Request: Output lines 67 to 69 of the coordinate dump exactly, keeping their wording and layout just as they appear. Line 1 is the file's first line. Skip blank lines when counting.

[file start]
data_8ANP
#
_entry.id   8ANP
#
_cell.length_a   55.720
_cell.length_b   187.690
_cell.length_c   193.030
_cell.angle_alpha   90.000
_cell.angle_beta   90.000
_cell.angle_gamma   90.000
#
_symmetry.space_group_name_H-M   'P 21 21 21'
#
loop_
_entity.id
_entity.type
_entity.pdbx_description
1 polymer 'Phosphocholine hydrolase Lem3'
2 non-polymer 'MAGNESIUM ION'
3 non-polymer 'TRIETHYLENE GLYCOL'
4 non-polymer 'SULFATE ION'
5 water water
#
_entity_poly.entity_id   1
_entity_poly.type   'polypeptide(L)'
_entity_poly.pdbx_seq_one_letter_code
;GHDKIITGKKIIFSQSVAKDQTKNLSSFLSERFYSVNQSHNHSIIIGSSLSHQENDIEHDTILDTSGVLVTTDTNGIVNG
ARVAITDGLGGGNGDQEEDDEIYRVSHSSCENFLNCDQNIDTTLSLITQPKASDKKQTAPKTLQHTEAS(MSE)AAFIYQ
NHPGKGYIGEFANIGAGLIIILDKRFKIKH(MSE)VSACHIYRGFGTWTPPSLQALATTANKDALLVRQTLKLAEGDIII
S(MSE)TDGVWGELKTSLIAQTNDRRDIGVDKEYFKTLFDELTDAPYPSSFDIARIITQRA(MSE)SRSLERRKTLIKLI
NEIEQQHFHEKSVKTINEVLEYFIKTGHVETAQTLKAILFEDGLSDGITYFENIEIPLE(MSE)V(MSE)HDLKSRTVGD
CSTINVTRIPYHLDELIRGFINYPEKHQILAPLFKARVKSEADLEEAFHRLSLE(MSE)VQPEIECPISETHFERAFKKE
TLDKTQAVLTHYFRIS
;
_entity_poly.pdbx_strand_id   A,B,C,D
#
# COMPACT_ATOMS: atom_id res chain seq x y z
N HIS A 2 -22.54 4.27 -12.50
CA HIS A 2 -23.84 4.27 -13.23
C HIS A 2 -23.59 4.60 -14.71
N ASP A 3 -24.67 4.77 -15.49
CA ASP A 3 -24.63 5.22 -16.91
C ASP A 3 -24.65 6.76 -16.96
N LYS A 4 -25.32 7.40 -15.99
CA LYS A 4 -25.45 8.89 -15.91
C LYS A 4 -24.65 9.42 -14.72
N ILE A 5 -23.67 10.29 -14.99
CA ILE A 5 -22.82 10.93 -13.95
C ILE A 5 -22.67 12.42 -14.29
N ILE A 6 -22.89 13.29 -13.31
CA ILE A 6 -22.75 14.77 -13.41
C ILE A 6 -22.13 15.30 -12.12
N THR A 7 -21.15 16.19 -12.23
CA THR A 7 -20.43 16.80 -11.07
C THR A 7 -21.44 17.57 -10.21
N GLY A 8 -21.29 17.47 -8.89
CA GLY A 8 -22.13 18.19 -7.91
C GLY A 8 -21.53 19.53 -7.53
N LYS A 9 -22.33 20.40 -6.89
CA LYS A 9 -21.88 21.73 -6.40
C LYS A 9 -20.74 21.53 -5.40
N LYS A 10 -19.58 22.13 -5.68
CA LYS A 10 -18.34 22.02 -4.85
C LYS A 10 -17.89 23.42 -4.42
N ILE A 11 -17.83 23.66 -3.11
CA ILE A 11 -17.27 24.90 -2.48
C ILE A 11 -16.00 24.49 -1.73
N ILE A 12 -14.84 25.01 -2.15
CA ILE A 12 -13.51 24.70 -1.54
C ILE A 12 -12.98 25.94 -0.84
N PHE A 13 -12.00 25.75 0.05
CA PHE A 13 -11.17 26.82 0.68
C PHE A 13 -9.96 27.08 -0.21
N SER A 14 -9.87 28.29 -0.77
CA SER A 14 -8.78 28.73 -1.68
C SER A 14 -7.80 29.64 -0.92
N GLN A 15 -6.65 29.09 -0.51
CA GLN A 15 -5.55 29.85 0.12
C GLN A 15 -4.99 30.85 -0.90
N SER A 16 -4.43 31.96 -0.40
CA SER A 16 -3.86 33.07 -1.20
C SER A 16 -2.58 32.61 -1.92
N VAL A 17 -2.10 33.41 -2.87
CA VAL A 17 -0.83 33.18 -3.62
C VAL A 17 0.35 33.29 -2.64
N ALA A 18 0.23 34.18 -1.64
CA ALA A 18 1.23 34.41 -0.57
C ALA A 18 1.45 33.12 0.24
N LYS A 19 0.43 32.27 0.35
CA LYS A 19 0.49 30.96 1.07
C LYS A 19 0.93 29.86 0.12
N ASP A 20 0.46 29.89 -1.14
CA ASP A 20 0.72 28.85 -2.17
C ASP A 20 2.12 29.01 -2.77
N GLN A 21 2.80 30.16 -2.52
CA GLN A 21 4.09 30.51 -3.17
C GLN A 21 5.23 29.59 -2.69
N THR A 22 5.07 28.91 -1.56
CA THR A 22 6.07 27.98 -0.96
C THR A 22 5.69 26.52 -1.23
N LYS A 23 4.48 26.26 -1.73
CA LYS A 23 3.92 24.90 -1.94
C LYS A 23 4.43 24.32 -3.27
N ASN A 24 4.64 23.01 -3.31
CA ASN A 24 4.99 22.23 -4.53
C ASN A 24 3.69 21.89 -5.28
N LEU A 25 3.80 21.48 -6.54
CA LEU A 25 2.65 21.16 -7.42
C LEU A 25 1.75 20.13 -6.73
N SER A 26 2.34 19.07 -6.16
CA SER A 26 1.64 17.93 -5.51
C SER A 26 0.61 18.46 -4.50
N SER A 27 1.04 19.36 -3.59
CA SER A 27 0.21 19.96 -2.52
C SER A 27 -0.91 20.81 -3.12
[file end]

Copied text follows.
C ILE A 11 -16.00 24.49 -1.73
N ILE A 12 -14.84 25.01 -2.15
CA ILE A 12 -13.51 24.70 -1.54